Advertisement

Theater Meets Robot – Toward Inclusive STEAM Education

  • Calkin Suero MonteroEmail author
  • Ilkka JormanainenEmail author
Conference paper
Part of the Advances in Intelligent Systems and Computing book series (AISC, volume 560)

Abstract

Science, technology, engineering and math education has been expanded by the inclusion of the arts as an integral area. As such, STEAM education is posed to be gender inclusive and accessible for all levels of technical abilities. In this paper, we present our work on the inclusion of the arts into robotics education through the theater robotics concept. A description of the processes involved to develop a multidisciplinary theater robotics project are presented here alongside highlighted benefits that can be expected in terms of fostering students’ 21st century skills. The lessons learned from our theater robotics ventures will be leveraged in the Horizon 2020 eCraft2Learn research and innovation project, where we expect to achieve a smooth integration of technical and humanities subjects and skills, paving the way toward a motivating and inclusive education for all students in different STEAM contexts.

Keywords

Theater Robotics education Arts STEAM 

References

  1. 1.
    Sanders, M.E.: Stem, stem education, stemmania. Technol. Teach. 68(4), 20–26. December 2008–January 2009Google Scholar
  2. 2.
    USA National Science Board, Revisiting the STEM Workforce. https://www.nsf.gov/pubs/2015/nsb201510/nsb201510.pdf
  3. 3.
    STEAM - Not STEM Whitepaper. http://steam-notstem.com/articles/whitepaper/
  4. 4.
    Blickenstaff, J.C.: Women and science careers: leaky pipeline or gender filter? Gend. Educ. 17(4), 369–386 (2005)CrossRefGoogle Scholar
  5. 5.
    H. RES. 51. House of Representative Joint Resolution, USA (2013). https://www.gpo.gov/fdsys/pkg/BILLS-113hres51ih/pdf/BILLS-113hres51ih.pdf
  6. 6.
    Peppler, K., Bender, S.: Maker movement spreads innovation one project at a time. Phi Delta Kappan 95(3), 22–27 (2013)CrossRefGoogle Scholar
  7. 7.
    Wittemyer, R.: MakeHers: Engaging Girls and Women in Technology through Making, Creating and Inventing, Intel Survey (2014). http://www.intel.com/content/www/us/en/technology-in-education/making-her-future.html
  8. 8.
    Meriläinen, M., Piispanen, M.: Learning as a phenomenon – manuscript of phenomenon based learning. In: Proceedings of the EDULEARN12, pp. 5447–5454 (2012)Google Scholar
  9. 9.
    Silander, P.: Phenomenon-based learning, teaching by topics (2015). http://www.phenomenaleducation.info/home.html
  10. 10.
    Shaheen, R.: Creativity and education. Creative Educ. 1, 166–169 (2010). doi: 10.4236/ce.2010.13026 CrossRefGoogle Scholar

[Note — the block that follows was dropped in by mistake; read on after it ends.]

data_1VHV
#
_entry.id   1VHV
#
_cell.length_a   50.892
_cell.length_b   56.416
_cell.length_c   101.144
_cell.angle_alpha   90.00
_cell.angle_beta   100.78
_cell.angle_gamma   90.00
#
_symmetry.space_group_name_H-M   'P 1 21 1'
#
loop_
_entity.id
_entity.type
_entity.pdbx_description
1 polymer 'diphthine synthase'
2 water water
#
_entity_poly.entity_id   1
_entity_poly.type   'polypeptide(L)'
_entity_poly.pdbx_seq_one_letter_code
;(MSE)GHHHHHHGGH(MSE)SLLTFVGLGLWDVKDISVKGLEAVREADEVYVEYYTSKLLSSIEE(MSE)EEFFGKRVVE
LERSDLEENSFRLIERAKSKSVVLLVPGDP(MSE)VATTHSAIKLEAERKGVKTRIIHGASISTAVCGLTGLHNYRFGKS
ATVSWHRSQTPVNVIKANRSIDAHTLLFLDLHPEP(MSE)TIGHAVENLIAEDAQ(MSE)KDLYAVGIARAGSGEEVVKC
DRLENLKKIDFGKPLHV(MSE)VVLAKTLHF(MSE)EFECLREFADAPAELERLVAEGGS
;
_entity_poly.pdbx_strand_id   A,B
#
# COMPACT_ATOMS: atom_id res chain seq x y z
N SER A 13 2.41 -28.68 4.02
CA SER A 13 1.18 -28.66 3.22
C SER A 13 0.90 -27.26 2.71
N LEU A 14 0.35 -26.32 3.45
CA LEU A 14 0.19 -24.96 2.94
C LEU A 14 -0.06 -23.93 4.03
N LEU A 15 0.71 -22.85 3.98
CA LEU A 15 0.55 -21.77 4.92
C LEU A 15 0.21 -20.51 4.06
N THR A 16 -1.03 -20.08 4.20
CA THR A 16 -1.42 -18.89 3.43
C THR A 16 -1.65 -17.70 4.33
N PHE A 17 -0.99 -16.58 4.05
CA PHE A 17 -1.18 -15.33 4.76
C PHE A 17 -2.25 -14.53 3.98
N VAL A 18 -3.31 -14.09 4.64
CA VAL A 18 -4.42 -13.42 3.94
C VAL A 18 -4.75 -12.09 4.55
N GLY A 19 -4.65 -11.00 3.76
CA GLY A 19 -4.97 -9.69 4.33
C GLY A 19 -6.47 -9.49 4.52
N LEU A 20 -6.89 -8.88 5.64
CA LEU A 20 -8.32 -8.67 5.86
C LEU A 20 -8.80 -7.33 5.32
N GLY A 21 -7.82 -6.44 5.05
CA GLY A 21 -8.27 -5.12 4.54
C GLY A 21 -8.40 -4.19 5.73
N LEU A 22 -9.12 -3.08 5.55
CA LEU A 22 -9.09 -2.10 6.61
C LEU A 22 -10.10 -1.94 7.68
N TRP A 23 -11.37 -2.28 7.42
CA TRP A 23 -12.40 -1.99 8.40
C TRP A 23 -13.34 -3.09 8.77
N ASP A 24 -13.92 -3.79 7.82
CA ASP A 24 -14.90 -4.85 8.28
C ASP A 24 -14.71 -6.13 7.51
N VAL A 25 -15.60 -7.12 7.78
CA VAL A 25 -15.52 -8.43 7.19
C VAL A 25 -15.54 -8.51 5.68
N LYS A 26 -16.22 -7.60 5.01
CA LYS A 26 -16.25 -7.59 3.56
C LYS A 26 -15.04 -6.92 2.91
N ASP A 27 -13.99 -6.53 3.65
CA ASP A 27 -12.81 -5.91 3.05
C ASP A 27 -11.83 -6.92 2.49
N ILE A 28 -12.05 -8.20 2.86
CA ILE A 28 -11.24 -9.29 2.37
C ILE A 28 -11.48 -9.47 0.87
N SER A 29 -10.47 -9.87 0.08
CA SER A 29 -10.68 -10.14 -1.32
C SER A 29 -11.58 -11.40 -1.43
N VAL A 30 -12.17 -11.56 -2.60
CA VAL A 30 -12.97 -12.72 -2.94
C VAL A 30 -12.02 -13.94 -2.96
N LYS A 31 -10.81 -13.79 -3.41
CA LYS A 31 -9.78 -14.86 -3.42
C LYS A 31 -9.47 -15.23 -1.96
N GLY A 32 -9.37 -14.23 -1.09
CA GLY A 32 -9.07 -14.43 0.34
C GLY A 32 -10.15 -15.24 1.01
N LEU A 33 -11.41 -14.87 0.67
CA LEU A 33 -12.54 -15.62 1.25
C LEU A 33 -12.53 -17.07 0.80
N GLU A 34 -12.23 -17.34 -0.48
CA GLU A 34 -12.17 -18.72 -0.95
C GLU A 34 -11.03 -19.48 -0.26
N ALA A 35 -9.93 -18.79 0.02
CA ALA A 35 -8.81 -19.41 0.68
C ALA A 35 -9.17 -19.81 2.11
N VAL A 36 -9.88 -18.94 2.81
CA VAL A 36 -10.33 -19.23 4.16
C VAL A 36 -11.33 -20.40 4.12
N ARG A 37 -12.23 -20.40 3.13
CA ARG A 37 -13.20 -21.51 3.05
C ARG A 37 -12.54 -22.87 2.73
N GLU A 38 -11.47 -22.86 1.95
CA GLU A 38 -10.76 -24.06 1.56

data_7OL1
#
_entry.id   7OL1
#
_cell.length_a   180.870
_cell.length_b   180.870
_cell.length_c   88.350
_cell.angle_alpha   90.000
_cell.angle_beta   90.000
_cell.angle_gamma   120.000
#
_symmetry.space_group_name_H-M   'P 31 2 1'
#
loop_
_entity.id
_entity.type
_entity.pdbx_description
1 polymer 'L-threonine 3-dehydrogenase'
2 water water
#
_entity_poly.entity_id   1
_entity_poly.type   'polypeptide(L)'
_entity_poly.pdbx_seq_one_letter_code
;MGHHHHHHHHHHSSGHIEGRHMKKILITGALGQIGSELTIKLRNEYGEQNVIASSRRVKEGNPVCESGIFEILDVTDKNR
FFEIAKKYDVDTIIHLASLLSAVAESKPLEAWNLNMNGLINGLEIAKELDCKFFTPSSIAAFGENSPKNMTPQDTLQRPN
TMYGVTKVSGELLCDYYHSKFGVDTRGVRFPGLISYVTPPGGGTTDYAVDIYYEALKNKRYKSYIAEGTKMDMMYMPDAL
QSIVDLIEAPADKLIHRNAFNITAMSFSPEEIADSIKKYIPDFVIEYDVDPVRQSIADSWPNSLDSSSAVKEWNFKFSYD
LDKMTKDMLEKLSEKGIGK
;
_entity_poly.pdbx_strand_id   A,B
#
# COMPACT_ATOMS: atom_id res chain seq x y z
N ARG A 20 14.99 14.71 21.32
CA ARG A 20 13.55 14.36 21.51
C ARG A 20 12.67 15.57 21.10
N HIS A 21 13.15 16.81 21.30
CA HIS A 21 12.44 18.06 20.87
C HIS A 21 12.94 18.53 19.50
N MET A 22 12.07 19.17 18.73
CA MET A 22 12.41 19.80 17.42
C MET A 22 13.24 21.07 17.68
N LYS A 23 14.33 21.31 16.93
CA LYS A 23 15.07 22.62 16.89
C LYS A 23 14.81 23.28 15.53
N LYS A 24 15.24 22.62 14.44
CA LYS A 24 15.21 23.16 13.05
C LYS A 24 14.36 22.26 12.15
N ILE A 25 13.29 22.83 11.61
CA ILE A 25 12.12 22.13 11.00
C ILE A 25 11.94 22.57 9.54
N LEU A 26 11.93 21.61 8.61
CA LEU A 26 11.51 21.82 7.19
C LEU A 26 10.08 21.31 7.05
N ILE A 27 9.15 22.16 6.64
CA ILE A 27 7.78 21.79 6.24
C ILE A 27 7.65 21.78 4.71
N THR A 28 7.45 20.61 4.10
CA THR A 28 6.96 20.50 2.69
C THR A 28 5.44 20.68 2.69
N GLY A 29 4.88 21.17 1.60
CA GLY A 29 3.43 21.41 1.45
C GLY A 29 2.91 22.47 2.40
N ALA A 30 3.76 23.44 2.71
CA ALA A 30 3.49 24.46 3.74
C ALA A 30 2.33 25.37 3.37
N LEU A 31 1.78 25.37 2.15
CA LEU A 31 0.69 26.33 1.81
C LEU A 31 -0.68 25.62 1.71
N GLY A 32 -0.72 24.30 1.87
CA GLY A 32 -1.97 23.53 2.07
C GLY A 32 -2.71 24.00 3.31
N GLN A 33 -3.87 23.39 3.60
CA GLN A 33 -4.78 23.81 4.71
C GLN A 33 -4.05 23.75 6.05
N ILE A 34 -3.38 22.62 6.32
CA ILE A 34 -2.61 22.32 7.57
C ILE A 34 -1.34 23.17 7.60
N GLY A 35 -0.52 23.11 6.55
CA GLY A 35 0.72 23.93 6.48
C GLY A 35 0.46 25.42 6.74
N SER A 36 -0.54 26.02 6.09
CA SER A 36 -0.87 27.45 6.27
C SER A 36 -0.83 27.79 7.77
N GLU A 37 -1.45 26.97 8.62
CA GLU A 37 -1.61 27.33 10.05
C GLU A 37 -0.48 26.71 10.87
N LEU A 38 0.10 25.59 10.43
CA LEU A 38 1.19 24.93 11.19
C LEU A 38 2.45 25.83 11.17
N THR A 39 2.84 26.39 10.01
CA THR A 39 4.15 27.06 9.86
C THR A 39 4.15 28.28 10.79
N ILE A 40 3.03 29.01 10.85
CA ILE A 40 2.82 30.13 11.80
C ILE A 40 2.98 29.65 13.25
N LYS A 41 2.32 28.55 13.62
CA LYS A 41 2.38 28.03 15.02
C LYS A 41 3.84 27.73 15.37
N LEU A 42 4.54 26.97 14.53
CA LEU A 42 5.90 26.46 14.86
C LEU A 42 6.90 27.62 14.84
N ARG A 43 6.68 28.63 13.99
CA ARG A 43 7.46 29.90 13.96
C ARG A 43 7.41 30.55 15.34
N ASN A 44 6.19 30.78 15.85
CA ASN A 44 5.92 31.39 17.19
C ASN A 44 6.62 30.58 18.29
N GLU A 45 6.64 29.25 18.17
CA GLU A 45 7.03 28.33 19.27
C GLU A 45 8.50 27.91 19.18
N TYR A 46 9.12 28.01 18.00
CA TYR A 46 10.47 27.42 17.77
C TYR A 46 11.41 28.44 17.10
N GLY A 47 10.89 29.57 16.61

11. 11.
    Art enhances creativity for all at MIT. MIT Tech Talk 37(22) (1993). http://news.mit.edu/1993/arts-vest-0210
  12. 12.
    Land, M.H.: Full STEAM ahead: the benefits of integrating the arts into STEM. Procedia Comput. Sci. 20, 547–552 (2013)CrossRefGoogle Scholar
  13. 13.
    Buechley, L., Eisenberg, M.: The LilyPad Arduino: toward wearable engineering for everyone. IEEE Pervasive Comput. 7(2), 12–15 (2008)CrossRefGoogle Scholar
  14. 14.
    Buechley, L., Eisenberg, M., Catchen, J., Crockett, A.: The LilyPad Arduino: using computational textiles to investigate engagement, aesthetics, and diversity in computer science education. In: Proceedings of the SIGCHI Conference on Human Factors in Computing Systems, pp. 423–432. ACM (2008)Google Scholar
  15. 15.
    Peppler, K.A.: STEAM-Powered computing education: using e-textiles to integrate the arts and STEM. IEEE Comput. 46(9), 38–43 (2013)CrossRefGoogle Scholar
  16. 16.
    Kafai, Y.B., Lee, E., Searle, K., Fields, D., Kaplan, E., Lui, D.: A crafts-oriented approach to computing in high school: Introducing computational concepts, practices, and perspectives with electronic textiles. ACM Trans. Comput. Educ. (TOCE) 14(1), 1 (2014)CrossRefGoogle Scholar
  17. 17.
    Lau, W.Y., Ngai, G., Chan, S.C.F, Cheung, J.C.Y.: Learning programming through fashion and design: a pilot summer course in wearable computing for middle school students. In: Proceedings of the 40th ACM Technical Symposium on Computer Science Education (SIGCSE 2009). ACM, New York (2009)Google Scholar
  18. 18.
    Kim, J.H., Coluntino, D., Martin, F.G., Silka, L., Yanco, H.A.: Artbotics: community-based collaborative art and technology education. In: ACM SIGGRAPH 2007 Educators Program (SIGGRAPH 2007). ACM, New York (2007)Google Scholar
  19. 19.
    Brunvand, E., Stout, P.: Kinetic art and embedded systems: a natural collaboration. In: Proceedings of the 42nd ACM Technical Symposium on Computer Science Education, pp. 323–328. ACM (2011)Google Scholar
  20. 20.
    Bada, J.K., Suhonen, J.: NetAIDS: digital learning environment for HIV/AIDS education in Ugandan schools. J. Health Inf. Developing Countries 5(2), 247–258 (2011)Google Scholar
  21. 21.
    Duveskog, M., Sutinen, E.: Enriching student HIV awareness by digital storytelling. J. Educ. Multimedia Hypermedia 22(4), 383–406 (2013)Google Scholar
  22. 22.
    Salgian, A., Nakra, T.M., Ault, C., Wang, Y.: Conducting robots – bridging the gap between science, technology and the arts in the undergraduate curriculum. In: Integrated STEM Education Conference (ISEC), pp. 1–4. IEEE (2013)Google Scholar
  23. 23.
    Rotherham, A.J., Willingham, D.T.: “21st-Century” skills: not new, but a worthy challenge. Am. Educ. 34(1), 17–20 (2010)Google Scholar
  24. 24.
    Laamanen, M., Jormanainen, I., Sutinen, E.: Theater robotics for human technology education. In: Proceedings of the 15th Koli Calling Conference on Computing Education Research, pp. 127–131. ACM, New York (2015)Google Scholar

Copyright information

© Springer International Publishing AG 2017

Authors and Affiliations

  1. 1.School of ComputingUniversity of Eastern FinlandJoensuuFinland

Personalised recommendations